How to Prepare for the NCMS Industrial Security Professional (ISP) Certification Exam

Recently the NCMS (Society of Industrial Security Professionals) National Seminar organizers announced the incredible news that a record number of security professionals have taken and passed the Industrial Security Professional (ISP) Certification Exam. Their diligence and study planned have successfully led them to the distinguished title of Industrial Security Professional. We congratulate all the new ISPs; well deserved and we wish you continued success.

We’d like to encourage those who haven’t tested to develop a plan and take the exam. According to recent testimonies, ISP Certified individuals stated that they received promotions, raises and respect almost immediately. You can see these comments on the NCMS website. Additionally, resumes posted on the site are now requesting that candidates have the ISP designation.

According to the NCMS Website, there are a few minimum requirements potential candidates must meet before applying for the ISP Certification Exam. Those who meet these requirements have a better chance of passing the certification exam. Test candidates must have at least five years of experience in industrial security, working in security at least part time as part of their job description and a letter of recommendation from their supervisor. If they don’t have a supervisor, they can contact an NCMS chapter chair for further guidance.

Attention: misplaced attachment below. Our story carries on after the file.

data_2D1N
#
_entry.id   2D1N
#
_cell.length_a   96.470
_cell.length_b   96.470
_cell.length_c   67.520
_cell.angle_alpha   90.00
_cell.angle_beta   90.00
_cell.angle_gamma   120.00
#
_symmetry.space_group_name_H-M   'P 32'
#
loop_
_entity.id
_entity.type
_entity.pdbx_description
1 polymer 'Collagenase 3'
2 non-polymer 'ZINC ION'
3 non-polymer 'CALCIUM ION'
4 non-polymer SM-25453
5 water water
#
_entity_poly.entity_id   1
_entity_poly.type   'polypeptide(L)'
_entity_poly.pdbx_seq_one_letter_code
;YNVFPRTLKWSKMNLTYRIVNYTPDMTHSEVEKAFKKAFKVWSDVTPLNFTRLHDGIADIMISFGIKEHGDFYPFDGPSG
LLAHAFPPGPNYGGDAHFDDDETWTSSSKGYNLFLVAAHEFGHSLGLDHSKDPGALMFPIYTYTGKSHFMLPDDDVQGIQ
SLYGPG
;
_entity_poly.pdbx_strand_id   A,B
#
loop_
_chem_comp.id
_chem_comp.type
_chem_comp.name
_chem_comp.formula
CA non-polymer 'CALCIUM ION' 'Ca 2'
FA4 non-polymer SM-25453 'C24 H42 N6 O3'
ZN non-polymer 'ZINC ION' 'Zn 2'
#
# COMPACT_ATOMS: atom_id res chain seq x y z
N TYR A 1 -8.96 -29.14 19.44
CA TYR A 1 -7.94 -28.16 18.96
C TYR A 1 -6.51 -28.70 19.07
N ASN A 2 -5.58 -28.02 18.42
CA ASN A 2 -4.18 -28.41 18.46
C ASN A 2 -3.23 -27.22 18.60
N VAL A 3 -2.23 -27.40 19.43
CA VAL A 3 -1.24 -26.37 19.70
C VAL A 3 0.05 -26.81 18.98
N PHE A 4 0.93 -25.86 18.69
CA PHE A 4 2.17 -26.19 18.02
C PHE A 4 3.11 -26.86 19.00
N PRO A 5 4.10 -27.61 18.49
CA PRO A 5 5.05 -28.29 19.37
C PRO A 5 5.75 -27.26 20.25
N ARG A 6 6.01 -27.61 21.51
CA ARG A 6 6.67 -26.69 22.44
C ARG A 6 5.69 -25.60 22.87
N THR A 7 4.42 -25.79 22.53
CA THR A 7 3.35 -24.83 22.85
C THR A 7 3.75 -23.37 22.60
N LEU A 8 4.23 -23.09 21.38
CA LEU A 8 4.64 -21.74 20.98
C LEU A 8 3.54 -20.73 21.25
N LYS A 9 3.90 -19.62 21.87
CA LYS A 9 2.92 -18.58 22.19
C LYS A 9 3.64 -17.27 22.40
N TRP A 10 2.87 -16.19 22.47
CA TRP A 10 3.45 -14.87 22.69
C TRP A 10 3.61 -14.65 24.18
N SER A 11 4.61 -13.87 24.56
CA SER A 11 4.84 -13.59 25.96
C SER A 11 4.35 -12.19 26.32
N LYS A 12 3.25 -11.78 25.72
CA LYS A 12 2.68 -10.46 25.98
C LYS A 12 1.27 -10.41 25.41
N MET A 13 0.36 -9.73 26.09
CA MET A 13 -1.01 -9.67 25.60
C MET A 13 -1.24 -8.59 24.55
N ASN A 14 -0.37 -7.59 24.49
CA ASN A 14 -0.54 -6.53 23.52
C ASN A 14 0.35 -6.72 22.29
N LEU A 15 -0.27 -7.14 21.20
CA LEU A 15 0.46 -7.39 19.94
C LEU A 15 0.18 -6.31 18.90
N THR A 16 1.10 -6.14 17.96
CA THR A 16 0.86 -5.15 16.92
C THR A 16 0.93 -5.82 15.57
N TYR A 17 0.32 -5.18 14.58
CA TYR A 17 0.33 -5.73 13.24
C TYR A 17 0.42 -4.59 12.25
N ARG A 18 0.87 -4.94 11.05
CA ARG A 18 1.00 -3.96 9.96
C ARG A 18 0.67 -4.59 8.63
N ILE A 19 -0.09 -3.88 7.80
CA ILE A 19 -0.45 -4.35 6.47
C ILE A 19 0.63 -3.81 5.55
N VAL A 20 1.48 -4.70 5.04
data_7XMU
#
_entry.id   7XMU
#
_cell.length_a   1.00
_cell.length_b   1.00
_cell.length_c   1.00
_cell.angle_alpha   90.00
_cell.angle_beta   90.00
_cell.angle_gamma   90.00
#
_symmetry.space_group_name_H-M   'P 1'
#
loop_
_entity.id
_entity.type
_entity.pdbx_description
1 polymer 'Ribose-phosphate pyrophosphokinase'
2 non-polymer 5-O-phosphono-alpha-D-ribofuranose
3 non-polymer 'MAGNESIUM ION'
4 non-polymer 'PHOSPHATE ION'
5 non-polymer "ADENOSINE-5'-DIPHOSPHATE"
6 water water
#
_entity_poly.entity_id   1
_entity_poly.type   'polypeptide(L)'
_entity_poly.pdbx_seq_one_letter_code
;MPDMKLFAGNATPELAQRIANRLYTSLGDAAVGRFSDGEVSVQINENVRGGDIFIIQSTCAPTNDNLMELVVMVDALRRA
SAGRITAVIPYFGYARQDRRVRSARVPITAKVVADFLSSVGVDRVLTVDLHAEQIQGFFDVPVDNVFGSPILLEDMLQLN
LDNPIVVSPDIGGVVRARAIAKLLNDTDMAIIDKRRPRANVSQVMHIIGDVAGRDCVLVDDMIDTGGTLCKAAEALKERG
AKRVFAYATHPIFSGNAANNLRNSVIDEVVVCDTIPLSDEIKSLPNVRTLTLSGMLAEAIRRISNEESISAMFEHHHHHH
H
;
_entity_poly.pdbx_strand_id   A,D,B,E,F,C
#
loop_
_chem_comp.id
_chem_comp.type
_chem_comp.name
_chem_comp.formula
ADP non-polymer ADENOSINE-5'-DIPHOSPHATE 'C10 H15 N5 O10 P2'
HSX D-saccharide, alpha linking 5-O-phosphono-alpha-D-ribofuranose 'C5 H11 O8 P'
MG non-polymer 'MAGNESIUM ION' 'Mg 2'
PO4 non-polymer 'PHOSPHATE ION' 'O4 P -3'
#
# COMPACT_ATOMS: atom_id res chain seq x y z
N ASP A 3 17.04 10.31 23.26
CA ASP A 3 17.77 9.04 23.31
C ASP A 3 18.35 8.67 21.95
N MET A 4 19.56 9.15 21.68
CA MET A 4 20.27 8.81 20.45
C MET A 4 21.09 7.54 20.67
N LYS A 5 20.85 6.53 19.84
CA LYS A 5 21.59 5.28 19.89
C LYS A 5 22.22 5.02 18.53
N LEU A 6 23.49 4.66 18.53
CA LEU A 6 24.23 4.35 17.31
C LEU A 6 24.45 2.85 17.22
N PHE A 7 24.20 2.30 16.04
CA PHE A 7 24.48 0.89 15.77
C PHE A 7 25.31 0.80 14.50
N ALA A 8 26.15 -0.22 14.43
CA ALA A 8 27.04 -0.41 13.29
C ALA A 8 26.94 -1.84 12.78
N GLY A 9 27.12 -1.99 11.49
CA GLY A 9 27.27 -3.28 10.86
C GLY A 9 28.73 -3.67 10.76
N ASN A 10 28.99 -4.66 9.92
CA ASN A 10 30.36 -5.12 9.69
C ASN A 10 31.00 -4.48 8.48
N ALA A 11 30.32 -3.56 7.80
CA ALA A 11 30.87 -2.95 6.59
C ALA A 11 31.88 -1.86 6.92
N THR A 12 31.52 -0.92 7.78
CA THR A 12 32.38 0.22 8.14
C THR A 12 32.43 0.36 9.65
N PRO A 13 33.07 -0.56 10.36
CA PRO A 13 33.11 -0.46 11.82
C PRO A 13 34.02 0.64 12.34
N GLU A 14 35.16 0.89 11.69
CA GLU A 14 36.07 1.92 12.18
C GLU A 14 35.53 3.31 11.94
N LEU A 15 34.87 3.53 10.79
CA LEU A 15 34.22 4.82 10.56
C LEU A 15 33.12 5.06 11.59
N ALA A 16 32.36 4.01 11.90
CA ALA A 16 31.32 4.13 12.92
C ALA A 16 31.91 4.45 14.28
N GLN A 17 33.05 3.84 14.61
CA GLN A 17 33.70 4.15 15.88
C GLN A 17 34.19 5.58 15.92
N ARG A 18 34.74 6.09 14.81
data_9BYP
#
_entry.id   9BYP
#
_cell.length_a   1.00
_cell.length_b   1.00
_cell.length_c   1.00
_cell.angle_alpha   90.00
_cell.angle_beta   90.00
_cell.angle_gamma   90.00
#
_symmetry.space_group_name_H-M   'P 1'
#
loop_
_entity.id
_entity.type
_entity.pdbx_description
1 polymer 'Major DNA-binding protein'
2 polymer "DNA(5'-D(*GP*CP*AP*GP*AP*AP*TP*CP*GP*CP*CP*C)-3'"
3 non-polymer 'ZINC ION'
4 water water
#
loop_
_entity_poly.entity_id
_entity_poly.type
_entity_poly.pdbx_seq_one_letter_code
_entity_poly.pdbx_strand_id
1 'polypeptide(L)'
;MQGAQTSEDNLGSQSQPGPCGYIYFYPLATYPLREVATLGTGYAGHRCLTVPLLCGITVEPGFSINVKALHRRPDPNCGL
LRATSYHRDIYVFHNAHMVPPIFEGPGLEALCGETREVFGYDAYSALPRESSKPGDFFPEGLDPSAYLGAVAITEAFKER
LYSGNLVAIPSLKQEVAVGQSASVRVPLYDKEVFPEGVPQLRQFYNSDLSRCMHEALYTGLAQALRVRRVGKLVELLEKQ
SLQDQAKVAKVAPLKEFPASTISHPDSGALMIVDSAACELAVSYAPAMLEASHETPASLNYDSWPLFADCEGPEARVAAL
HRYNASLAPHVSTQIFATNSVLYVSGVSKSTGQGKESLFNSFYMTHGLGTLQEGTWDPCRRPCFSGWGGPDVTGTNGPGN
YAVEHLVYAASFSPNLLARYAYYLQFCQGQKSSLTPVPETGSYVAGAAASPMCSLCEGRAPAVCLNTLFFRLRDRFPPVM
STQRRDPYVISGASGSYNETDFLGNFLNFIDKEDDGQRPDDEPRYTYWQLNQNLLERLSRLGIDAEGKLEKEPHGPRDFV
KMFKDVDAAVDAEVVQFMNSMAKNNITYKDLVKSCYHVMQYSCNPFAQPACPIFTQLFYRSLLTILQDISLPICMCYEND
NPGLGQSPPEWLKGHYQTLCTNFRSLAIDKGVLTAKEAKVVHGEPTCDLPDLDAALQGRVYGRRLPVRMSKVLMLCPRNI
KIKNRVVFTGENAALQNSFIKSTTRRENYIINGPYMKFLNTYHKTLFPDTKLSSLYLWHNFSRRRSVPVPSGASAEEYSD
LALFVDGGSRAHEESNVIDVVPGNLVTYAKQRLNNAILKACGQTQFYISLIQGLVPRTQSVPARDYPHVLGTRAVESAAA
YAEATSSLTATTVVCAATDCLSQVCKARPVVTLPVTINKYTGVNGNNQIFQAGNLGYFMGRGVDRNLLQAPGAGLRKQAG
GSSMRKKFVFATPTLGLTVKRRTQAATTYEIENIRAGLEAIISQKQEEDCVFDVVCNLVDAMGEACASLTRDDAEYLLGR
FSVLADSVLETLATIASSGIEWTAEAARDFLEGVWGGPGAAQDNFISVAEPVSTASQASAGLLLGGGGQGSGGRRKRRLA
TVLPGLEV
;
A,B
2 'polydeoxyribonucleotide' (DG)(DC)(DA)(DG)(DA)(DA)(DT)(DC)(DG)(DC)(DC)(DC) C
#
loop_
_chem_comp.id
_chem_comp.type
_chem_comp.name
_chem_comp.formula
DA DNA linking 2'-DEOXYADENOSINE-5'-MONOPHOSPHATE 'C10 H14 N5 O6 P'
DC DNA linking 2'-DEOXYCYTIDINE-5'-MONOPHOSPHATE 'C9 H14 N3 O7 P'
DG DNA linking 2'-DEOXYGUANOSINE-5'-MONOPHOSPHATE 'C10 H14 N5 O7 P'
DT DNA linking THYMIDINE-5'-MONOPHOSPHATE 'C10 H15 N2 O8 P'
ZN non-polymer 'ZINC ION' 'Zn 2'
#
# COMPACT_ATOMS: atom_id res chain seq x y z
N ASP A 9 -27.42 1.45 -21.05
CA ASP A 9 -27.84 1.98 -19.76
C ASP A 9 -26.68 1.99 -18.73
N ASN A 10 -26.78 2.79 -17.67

Five years experience in industrial Security; working at least part time in security

You wouldn’t want to attempt this test without this level of experience. The test is designed to check a tester’s knowledge of NISPOM and how to protect classified information in cleared contractor facilities. Those who have five years experience have probably practiced the skills necessary to take the exam.